Our Waste, Our Solution: RNG a Ready Answer for Fugitive Methane

The first few months of 2024 have offered more excitement for renewable natural gas (RNG) proponents across North America. Our journey now isn’t just about turning what we once saw as waste — from our farms, our cities, and our industries — into energy. It’s about rewriting the narrative of energy production to one that embraces our responsibility to the planet.

The RNG industry has witnessed significant breakthroughs recently. Take, for instance, Waga Energy’s launch of its first RNG project in the U.S., introducing innovative waste-to-energy technologies to a New York landfill. Then there’s the ambitious initiative between TotalEnergies and Vanguard Renewables, which aims to launch 10 new RNG projects over the next 12 months. These developments underscore a deep commitment to expanding our RNG capabilities, with contributions from both innovative upstarts and some of the largest energy companies in the world.

On the policy front, there’s a growing acknowledgment of the growing demand for cleaner transportation fuel options like RNG. New Mexico earlier this year enacted a clean fuel standard program that should offer further avenues for RNG demand in the transportation sector in the coming years. More states are currently considering clean fuel standard legislation of their own, inspired by California’s model program overseen by the California Air Resources Board.

Despite positive strides, industry members must remain steadfast in their commitment to educate and advocate for RNG. In California, we have recently allied with biofuel and clean energy groups to educate the public on the benefits of clean fuel standard programs through the “Low Carbon Fuels Work” campaign. This effort will help Californians understand the important environmental impact of biofuels under the state’s Low Carbon Fuel Standard (LCFS), which has cut transportation emissions dramatically in recent years (in 2022 alone the program reduced emissions by 26 million metric tons — the equivalent of taking 5.8 million gas-powered cars off the road).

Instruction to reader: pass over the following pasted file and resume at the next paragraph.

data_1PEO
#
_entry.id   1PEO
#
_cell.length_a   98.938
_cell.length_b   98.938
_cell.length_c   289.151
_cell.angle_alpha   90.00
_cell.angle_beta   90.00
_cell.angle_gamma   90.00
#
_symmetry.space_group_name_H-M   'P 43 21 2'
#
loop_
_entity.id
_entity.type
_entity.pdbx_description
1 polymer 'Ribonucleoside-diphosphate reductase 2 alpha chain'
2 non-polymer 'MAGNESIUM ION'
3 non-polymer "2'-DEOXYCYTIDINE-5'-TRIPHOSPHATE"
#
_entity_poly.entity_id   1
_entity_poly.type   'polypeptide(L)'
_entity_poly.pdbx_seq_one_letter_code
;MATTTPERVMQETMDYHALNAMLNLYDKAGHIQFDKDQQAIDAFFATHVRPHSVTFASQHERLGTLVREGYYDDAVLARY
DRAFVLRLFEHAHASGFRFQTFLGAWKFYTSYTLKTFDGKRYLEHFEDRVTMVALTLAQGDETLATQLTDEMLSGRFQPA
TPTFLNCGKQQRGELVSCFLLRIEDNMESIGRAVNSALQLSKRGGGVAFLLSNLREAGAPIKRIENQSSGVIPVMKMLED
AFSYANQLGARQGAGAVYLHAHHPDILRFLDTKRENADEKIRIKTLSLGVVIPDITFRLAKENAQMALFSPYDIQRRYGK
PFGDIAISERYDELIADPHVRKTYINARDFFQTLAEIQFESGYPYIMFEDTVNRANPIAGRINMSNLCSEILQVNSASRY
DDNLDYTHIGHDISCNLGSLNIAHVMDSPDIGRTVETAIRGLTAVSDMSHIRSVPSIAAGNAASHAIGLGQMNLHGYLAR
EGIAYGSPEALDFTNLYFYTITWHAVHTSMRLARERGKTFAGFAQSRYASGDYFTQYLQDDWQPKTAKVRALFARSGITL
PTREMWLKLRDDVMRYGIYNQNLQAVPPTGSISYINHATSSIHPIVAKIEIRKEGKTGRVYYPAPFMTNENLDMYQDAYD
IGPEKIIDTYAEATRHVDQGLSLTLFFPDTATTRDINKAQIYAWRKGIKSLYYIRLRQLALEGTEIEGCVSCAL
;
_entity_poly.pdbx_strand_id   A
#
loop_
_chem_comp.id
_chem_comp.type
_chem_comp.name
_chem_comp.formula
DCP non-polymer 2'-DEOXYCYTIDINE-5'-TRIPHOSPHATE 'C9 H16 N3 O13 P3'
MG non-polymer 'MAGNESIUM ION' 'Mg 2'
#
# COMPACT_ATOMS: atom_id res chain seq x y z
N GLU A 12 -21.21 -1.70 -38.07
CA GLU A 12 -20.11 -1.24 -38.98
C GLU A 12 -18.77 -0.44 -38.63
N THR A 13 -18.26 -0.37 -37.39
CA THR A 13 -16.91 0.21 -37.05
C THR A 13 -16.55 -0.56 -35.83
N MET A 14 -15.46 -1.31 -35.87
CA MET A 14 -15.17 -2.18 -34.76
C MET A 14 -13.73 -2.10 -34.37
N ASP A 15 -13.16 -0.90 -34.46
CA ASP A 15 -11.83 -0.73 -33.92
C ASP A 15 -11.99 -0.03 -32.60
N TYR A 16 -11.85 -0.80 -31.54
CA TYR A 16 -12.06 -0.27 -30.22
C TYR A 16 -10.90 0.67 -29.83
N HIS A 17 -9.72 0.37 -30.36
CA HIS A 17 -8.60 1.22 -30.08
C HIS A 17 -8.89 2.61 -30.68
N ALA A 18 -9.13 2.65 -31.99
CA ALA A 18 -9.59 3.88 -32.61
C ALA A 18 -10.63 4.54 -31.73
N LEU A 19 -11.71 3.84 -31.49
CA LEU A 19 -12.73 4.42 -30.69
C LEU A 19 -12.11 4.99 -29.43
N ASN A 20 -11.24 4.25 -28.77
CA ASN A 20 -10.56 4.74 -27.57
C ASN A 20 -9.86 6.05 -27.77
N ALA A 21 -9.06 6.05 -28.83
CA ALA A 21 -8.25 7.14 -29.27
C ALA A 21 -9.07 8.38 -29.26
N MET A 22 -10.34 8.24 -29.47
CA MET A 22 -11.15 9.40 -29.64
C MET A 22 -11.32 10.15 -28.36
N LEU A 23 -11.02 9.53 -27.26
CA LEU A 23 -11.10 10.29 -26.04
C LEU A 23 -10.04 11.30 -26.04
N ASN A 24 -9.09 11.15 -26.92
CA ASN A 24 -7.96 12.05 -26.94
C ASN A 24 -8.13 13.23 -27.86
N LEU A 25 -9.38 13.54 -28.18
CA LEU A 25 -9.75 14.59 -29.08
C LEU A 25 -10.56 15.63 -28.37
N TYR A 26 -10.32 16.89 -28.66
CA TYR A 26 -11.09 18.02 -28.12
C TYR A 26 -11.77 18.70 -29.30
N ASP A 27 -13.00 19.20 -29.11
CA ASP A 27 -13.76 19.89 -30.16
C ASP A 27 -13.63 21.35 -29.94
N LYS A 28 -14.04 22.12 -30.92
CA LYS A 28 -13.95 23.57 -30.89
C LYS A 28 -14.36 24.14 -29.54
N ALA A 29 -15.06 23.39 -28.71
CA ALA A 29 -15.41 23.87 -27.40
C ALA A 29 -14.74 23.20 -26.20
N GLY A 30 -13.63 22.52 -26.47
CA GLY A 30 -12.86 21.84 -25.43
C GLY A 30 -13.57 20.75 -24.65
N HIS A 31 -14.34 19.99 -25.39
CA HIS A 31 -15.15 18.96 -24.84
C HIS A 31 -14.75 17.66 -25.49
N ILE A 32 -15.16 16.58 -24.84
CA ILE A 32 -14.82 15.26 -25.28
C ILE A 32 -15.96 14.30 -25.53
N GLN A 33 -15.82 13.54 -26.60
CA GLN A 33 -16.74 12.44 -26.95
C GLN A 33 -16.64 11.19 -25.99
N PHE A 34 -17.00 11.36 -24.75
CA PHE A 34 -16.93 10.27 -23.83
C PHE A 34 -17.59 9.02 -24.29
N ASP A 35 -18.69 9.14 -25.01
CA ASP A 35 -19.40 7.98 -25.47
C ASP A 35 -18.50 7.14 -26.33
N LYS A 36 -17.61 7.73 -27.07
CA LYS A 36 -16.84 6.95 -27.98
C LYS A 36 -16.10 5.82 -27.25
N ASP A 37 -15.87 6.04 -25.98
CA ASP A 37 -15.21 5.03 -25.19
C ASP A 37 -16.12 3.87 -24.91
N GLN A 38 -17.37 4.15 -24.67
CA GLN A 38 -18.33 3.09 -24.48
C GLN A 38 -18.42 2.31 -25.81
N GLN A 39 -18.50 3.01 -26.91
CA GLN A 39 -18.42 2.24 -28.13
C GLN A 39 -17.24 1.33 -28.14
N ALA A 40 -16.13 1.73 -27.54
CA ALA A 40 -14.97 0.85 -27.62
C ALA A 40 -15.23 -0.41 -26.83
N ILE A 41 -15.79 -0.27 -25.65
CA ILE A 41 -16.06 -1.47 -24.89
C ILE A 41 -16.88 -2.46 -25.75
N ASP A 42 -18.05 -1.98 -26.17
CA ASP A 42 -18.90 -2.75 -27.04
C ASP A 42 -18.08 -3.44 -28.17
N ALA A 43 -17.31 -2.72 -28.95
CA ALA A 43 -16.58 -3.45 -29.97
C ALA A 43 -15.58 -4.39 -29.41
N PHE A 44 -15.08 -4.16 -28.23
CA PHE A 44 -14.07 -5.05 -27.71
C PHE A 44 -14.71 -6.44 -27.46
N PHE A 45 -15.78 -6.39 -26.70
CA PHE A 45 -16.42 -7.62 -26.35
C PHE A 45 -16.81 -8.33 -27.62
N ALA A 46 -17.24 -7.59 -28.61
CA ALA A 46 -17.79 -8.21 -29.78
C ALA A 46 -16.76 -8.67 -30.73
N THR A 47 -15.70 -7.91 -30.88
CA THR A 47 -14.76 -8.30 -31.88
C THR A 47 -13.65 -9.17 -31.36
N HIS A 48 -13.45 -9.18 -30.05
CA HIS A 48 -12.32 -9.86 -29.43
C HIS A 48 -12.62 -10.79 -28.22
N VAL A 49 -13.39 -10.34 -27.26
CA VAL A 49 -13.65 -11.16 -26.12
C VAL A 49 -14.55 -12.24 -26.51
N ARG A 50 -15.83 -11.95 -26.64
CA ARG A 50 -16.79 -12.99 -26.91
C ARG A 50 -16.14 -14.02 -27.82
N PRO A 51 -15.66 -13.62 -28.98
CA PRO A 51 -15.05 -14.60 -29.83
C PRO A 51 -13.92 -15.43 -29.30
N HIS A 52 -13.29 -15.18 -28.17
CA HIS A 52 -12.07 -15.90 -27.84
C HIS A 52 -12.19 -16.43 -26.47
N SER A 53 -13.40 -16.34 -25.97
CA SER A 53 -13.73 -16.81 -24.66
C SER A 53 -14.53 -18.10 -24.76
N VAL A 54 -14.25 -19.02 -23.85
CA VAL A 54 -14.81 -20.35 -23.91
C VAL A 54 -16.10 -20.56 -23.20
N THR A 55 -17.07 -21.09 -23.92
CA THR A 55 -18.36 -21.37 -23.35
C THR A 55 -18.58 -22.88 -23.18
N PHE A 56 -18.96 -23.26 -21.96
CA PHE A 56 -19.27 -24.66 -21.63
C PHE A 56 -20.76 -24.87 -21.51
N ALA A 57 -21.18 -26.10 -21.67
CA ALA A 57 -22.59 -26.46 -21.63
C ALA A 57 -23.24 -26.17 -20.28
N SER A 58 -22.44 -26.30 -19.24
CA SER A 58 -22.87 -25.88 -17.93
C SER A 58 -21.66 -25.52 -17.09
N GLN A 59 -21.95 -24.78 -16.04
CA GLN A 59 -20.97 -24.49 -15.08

As we look forward, RNG Coalition is optimistic. With climate change concerns running high, it has never been more urgent that we find more sustainable means of handling our waste emissions. RNG, sourced from the refuse of our landfills, the output of our farms, and the byproducts of city life, offers a promising and impactful solution that can help protect our environment for present and future generations.

For more information and biogas projects, read BiogasWorld’s US Biogas Magazine.

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